Pessimistic Pakistanis Prepare to Vote
PJM Islamabad: With the government changing laws, reassigning public servants, shuffling the judiciary, and muffling the media, is it any surprise that nobody in Pakistan expects Monday's elections to be clean and fair? Ghalia Aymen reports on a gloomy campaign season.
February 17, 2008 - 1:03 am
Few Pakistanis believe that the scheduled February 18 general elections will be free and fair enough to provide order in the chaotic situation following the assassination of Benazir Bhutto. Several political parties which took part in previous elections have decided to boycott the elections, saying they do not expect them to be fair. The major opposition political parties PPP and PML-N are already pointing out major irregularities, which they categorize as pre-poll rigging.
As the fateful day for future government in Pakistan approaches, the election campaign should be at its peak. Yet, the intensity of election activities is not even close to what the levels used to be in the past, reflecting the public air of skepticism and distrust — and fear of continuing election-related violence.
Political parties are making big promises, but the election rallies always associated with Pakistani elections are not drawing major crowds and door-to-door canvassing is quite tepid. Most of the current electioneering is done through banners and hoarding all over the country, not a single street or path empty from such promotional banners. If one looked at Pakistan from the skies it would seem as if the entire country is clad with political leaders’ slogans.
Most independent observers agree that the pre-election conditions are heavily tilted in favor of the outgoing pro-Musharraf government. Musharraf must receive a majority in parliament to block moves for his impeachment.
A caretaker government is officially in place to oversee the elections but serious questions have been raised as to their neutrality. Many members of the caretaker government are members of the outgoing party and openly assisting their party candidates. The caretaker prime minister’s sister and nephew are candidates and opposing candidates have filed complaints against usage of state resources to assist their campaign.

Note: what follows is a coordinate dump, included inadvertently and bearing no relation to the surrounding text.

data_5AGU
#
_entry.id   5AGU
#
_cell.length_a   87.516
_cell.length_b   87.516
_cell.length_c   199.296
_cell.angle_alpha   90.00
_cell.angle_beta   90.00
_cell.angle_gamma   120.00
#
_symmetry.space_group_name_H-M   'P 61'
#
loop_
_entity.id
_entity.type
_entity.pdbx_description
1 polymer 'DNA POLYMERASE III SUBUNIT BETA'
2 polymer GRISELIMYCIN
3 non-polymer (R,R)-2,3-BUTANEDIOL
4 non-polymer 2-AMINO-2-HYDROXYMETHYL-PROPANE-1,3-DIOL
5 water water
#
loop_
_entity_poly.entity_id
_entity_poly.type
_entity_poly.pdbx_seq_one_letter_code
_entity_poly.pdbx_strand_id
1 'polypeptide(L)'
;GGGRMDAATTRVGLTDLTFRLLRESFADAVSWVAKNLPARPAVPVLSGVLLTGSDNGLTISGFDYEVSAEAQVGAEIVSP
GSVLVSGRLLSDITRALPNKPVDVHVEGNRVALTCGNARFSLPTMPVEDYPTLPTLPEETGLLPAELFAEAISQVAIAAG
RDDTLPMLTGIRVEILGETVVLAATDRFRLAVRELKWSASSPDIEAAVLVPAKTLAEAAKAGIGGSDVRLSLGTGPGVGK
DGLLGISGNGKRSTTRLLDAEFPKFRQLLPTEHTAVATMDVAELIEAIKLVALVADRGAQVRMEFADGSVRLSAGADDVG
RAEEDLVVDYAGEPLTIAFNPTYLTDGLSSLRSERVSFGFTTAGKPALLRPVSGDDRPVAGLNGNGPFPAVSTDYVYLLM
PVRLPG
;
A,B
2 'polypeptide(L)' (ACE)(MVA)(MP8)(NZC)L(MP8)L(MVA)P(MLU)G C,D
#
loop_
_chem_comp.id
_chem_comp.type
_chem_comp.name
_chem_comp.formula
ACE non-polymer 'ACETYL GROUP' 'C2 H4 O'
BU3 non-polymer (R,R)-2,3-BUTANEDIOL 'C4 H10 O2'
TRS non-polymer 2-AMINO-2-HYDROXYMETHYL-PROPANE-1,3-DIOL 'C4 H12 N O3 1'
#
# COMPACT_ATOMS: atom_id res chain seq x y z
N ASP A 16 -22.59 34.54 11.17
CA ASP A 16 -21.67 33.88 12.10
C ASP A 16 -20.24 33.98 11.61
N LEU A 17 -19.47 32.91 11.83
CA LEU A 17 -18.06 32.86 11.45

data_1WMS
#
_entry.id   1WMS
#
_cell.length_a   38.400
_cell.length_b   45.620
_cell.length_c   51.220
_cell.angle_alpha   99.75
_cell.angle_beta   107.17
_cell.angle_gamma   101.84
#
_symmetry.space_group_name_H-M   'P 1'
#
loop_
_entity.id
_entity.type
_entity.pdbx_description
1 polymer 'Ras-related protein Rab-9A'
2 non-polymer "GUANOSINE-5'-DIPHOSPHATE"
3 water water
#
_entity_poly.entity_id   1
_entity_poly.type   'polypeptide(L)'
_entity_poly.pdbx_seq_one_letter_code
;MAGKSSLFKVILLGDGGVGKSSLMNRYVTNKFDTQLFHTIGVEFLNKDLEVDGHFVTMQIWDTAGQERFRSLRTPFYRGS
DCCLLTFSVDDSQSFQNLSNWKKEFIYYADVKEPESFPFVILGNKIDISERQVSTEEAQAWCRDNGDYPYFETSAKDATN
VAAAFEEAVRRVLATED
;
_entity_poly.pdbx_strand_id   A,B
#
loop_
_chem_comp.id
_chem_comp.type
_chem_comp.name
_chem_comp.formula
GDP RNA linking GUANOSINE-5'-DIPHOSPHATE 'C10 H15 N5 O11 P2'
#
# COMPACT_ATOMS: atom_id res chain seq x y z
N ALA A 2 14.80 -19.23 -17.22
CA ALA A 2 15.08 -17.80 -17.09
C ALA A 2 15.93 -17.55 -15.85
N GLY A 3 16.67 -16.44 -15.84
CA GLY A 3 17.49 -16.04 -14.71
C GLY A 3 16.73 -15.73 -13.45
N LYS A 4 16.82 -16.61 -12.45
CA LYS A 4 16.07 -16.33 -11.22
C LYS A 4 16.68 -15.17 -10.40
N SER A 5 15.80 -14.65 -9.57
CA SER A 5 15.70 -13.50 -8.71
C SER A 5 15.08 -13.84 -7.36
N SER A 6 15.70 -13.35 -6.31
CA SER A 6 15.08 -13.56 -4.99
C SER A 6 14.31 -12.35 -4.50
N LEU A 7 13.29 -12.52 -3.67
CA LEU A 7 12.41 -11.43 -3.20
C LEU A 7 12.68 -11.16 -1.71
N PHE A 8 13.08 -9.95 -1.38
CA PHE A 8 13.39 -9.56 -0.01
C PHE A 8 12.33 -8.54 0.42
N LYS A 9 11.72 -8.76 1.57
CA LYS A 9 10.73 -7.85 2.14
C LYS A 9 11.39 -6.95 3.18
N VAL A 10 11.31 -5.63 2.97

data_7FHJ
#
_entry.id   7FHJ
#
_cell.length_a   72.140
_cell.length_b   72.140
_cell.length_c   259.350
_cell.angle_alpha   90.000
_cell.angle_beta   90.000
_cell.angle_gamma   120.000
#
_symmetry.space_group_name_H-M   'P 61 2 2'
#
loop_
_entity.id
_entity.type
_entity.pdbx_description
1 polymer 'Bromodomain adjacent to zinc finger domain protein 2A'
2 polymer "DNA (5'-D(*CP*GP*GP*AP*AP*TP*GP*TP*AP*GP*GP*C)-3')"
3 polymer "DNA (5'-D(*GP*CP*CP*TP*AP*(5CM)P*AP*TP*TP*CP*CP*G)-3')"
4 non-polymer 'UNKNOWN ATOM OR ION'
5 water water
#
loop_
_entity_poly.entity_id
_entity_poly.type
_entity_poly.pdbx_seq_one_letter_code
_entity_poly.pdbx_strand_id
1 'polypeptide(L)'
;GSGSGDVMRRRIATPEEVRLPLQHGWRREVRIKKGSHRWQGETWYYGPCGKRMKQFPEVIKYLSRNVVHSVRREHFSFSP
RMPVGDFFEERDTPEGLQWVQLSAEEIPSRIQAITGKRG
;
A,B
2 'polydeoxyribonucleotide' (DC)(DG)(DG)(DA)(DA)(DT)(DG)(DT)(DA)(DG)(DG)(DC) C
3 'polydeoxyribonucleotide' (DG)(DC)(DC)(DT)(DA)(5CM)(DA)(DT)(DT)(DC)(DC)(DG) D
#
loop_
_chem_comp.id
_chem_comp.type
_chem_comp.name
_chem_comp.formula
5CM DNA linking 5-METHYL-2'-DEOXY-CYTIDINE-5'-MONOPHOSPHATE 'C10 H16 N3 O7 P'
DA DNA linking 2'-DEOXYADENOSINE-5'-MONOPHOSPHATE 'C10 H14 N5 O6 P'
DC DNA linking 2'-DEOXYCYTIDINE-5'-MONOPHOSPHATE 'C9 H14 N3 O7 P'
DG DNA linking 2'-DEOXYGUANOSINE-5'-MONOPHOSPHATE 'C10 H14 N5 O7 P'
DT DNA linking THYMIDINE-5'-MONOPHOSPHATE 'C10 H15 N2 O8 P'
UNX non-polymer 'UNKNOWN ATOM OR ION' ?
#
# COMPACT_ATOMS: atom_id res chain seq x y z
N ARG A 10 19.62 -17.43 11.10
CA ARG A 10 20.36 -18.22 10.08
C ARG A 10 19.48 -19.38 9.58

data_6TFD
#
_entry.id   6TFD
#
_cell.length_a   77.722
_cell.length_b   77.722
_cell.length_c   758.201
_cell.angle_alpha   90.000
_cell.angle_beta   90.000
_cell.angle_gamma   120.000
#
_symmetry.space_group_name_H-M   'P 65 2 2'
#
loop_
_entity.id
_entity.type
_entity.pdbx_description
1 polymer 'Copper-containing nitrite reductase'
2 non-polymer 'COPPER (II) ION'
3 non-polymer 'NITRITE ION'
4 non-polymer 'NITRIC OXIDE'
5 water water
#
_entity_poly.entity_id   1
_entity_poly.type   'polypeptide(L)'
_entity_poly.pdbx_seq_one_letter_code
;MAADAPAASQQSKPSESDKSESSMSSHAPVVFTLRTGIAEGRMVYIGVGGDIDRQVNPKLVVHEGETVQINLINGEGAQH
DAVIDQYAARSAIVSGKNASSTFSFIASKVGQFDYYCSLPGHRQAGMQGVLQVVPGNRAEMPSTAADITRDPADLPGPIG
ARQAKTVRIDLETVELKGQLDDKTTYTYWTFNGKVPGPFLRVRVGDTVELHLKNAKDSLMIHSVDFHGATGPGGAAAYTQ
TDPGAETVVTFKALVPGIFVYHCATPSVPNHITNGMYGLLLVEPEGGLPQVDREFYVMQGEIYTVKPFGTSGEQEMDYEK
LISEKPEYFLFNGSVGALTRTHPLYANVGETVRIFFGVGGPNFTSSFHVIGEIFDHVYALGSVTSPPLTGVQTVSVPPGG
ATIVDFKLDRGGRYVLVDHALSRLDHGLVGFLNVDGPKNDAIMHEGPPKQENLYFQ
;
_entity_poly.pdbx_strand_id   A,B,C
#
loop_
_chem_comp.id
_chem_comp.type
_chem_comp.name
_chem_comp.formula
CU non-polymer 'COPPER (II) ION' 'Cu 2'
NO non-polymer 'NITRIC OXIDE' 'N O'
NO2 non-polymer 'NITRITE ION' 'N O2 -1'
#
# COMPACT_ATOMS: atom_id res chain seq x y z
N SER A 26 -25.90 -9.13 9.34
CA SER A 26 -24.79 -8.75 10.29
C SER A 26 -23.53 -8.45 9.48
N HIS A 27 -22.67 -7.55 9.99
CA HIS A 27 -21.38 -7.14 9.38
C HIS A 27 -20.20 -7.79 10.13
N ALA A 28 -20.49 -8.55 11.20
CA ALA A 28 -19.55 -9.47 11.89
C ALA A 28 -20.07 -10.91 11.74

This brings us to the next point — the doubtful neutrality of the Election Commission of Pakistan (ECP.) Meant to be an independent body drawn from the judiciary, it is now rejecting most of the election complaints against pro-Musharraf parties.
This hits hard when the chief justice of the country is held under detention by President Musharraf with no charges and most of the judiciary has been replaced with loyal Musharraf appointees.
Although the “state of emergency” imposed on November 3, 2007, has been lifted, most of the actions taken during that period have been arbitrarily made part of the law and constitution. Essentially, a single person rewrites the constitution and laws to suit himself. The changes imposed include the muzzling of free media in the country. No live broadcasts or election coverage are permitted — raising fears that the government has something to hide.
Contrary to the official rules, large-scale transfers and appointments have taken place in police and election officials, which will directly affect the elections. Many of these appointments and transfers were made in constituencies where pro-Musharraf parties are contesting for seats in parliament. Most complaints against the bias of these officials have gone unanswered or even rejected by the ECP.
All provincial courts (called high courts) now have judges who have taken an oath of allegiance to the president rather than taking an oath by the constitution. A lawyer, Khawaja Naveed, who hosted a “People’s Court”-style reality show on television, is now a judge in Sind High Court. Loyalty rather than professionalism and knowledge of law is the requirement for advancement.
A new police force has been appointed for a single week in Punjab during the elections. Those who are appointed have no local loyalties and they will do whatever the government will ask them. Many new teachers have been appointed in government schools without due procedure. Not much is known about their background — and they have also been asked to perform election duties, notably vote counting.
Other new appointees, deemed political appointments by opposition parties, may influence or affect the proceedings and results of the elections.
All survey polls have indicated dipping popularity for President Musharraf and his coalition of parties. Though aware of the scientific nature of how these polls are conducted, the president and the caretaker government have rejected them and pointed accusing fingers of bias at the International Republican Institute (IRI) and Gallup, who have conducted these polls. The same polls have also predicted high numbers favoring the two main political parties, PPP and PML-N.
After Bhutto’s assassination, her Pakistan Peoples Party (PPP) won the sympathy of many, even those who never appreciated Bhutto. This could lead the party to a victory and the new leader of the party, Asif Zardari, has repeatedly said that the party would avenge the assassination of Ms. Bhutto by the power of the vote.
With a promise to restore the independent judiciary and also to end dictatorship in the country, Nawaz Sharif’s PML-N party is also leading the opinion polls.
The pro-Musharraf parties (PML-Q, MQM, PML-F, and PPP-Sherpao) continue to insist that they will prevail in the upcoming election, despite the discouraging poll numbers, some of which predict these parties would not even get 20% of seats in the assembly.
It is in this context that most believe that the elections will be rigged — and that President Musharraf’s coalition parties will make sure they return to parliament by any means necessary.
Ghalia Aymen is Pakistan correspondent for PJ Media.